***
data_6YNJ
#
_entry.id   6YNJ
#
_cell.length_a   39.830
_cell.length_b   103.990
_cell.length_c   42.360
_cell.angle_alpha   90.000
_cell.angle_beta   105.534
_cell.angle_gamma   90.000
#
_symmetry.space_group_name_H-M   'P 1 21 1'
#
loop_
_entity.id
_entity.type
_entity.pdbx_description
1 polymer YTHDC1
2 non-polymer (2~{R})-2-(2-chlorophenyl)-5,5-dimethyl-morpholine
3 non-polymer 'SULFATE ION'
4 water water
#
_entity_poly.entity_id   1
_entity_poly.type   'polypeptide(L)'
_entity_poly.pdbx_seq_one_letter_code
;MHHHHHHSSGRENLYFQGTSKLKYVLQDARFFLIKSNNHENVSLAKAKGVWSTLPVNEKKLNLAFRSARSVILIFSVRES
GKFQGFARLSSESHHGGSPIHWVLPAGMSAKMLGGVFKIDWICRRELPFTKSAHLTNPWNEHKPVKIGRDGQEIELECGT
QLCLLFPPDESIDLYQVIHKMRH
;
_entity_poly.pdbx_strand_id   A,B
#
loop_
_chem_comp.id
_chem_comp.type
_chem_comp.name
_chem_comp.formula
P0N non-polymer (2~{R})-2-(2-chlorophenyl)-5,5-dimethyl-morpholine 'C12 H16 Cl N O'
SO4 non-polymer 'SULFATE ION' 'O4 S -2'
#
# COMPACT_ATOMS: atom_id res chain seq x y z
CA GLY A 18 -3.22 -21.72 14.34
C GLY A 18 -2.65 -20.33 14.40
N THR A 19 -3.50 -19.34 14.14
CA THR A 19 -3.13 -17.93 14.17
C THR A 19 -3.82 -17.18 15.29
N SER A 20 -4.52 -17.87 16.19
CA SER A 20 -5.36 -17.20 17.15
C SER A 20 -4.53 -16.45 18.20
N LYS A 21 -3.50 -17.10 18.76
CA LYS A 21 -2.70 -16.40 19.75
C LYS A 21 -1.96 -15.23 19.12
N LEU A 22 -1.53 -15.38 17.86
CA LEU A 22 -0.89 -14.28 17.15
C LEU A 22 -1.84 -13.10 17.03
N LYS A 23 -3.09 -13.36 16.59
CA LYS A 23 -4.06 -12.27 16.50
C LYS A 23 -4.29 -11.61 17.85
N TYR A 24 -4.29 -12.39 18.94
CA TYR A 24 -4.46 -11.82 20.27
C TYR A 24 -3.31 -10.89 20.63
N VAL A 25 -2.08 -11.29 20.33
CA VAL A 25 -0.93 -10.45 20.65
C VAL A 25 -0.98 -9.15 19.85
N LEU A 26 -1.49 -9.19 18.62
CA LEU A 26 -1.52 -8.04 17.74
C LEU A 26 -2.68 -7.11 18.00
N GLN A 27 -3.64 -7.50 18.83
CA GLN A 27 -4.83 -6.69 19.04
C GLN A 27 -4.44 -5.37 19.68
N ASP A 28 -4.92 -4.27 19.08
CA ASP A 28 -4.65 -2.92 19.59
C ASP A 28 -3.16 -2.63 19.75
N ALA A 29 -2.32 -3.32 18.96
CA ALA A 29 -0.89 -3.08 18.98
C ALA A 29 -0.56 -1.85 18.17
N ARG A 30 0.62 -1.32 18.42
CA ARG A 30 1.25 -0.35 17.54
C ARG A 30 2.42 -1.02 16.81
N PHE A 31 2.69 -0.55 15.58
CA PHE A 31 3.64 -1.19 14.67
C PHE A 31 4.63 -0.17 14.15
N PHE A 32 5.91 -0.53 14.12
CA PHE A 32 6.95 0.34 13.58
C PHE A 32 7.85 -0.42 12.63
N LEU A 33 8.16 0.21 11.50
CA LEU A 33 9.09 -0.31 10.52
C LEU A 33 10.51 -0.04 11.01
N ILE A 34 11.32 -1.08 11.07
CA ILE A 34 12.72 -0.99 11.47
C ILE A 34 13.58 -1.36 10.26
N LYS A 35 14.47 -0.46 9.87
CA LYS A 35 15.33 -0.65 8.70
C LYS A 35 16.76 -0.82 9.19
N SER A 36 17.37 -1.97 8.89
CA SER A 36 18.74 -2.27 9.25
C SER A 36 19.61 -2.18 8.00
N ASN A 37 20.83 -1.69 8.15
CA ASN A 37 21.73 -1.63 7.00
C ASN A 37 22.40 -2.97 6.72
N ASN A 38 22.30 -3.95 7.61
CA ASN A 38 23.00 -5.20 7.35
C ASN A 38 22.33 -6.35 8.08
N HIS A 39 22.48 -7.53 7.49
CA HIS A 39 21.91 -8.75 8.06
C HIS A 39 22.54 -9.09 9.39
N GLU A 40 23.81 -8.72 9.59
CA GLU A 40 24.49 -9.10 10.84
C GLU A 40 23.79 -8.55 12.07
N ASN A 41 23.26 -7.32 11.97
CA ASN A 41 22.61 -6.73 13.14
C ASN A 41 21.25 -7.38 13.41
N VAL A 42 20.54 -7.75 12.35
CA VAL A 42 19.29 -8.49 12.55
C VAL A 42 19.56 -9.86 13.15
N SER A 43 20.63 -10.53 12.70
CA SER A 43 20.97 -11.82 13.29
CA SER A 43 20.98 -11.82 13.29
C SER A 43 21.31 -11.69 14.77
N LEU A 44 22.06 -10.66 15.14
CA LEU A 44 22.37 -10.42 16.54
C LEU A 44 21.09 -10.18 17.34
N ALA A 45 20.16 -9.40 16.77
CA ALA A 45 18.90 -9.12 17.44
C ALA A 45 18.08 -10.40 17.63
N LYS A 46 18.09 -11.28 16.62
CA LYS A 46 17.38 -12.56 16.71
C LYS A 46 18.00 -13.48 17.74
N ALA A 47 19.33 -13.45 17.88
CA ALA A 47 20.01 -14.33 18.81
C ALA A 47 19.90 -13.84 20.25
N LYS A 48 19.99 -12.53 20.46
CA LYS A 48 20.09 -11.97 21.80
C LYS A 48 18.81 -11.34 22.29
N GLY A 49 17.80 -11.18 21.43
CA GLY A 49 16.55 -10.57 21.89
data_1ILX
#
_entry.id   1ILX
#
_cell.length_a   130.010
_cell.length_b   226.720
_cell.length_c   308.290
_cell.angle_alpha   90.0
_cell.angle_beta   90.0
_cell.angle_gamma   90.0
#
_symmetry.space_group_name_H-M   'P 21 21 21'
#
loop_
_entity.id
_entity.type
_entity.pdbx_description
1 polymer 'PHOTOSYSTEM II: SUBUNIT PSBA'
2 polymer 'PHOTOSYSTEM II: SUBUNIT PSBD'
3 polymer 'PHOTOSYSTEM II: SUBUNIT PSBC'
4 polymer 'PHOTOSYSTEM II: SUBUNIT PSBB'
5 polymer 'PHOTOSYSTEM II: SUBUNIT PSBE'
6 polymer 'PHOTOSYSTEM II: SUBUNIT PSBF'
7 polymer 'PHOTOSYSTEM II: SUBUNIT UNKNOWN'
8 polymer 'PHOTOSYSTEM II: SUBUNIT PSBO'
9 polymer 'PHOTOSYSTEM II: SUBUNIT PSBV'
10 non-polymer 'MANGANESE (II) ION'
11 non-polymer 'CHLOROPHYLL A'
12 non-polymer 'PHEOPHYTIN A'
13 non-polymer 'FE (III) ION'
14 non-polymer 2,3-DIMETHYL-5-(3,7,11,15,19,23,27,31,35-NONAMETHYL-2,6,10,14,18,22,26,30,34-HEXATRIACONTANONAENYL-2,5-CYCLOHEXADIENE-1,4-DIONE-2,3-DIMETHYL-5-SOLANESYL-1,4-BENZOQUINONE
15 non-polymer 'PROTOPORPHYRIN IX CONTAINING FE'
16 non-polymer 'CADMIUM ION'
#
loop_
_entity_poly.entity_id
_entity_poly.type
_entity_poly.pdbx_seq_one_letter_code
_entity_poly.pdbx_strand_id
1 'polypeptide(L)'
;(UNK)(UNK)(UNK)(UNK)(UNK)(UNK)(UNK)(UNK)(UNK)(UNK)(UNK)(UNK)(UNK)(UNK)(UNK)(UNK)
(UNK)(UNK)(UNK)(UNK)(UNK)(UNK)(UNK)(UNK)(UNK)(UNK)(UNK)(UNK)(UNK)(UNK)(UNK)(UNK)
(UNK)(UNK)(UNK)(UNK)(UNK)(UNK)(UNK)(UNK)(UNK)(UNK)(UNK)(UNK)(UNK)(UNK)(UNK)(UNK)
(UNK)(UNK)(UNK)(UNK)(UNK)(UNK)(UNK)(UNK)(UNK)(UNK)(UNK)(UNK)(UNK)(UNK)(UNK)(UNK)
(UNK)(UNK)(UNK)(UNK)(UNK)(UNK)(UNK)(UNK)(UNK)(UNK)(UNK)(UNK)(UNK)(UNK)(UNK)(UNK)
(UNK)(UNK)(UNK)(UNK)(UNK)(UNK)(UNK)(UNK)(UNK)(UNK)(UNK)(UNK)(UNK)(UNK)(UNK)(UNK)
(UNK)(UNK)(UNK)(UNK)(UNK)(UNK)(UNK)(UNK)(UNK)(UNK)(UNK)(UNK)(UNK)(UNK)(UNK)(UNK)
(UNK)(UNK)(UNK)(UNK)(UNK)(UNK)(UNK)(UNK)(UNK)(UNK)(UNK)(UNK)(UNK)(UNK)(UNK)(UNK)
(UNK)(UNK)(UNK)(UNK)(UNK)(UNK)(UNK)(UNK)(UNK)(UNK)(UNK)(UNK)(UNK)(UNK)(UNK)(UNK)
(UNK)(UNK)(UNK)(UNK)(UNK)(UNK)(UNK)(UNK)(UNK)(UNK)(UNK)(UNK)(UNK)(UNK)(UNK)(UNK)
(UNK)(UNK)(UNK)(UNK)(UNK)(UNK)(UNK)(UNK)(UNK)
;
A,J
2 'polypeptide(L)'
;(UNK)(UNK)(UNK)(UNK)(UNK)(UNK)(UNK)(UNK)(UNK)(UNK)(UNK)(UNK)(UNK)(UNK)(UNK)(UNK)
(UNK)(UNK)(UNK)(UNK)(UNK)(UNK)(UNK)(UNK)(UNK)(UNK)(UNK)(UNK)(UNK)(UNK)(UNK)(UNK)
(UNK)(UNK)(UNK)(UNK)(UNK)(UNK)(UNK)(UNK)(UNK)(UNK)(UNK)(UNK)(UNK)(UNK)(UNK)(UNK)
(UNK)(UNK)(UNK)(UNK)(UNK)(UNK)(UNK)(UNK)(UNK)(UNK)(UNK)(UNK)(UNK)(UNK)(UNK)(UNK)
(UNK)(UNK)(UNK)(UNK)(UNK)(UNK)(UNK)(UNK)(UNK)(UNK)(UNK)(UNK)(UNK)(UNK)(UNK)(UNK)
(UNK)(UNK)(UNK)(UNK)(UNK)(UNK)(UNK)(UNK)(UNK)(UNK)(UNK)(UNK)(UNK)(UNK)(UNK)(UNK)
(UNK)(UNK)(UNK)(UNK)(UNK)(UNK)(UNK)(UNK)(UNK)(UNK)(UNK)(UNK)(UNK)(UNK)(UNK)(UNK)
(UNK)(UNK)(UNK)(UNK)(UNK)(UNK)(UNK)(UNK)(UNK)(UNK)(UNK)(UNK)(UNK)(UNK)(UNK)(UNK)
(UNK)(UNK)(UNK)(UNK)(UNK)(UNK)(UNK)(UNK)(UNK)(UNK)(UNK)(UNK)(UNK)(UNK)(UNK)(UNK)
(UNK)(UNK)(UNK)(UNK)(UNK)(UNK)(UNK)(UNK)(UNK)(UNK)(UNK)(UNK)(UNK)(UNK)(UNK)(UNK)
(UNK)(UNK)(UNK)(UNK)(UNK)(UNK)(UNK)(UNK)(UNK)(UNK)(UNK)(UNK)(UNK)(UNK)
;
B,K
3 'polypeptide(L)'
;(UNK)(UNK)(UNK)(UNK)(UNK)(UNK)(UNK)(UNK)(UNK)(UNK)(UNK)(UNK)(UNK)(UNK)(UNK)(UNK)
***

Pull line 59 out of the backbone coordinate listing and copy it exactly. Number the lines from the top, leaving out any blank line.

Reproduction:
CA TYR A 24 -4.46 -11.82 20.27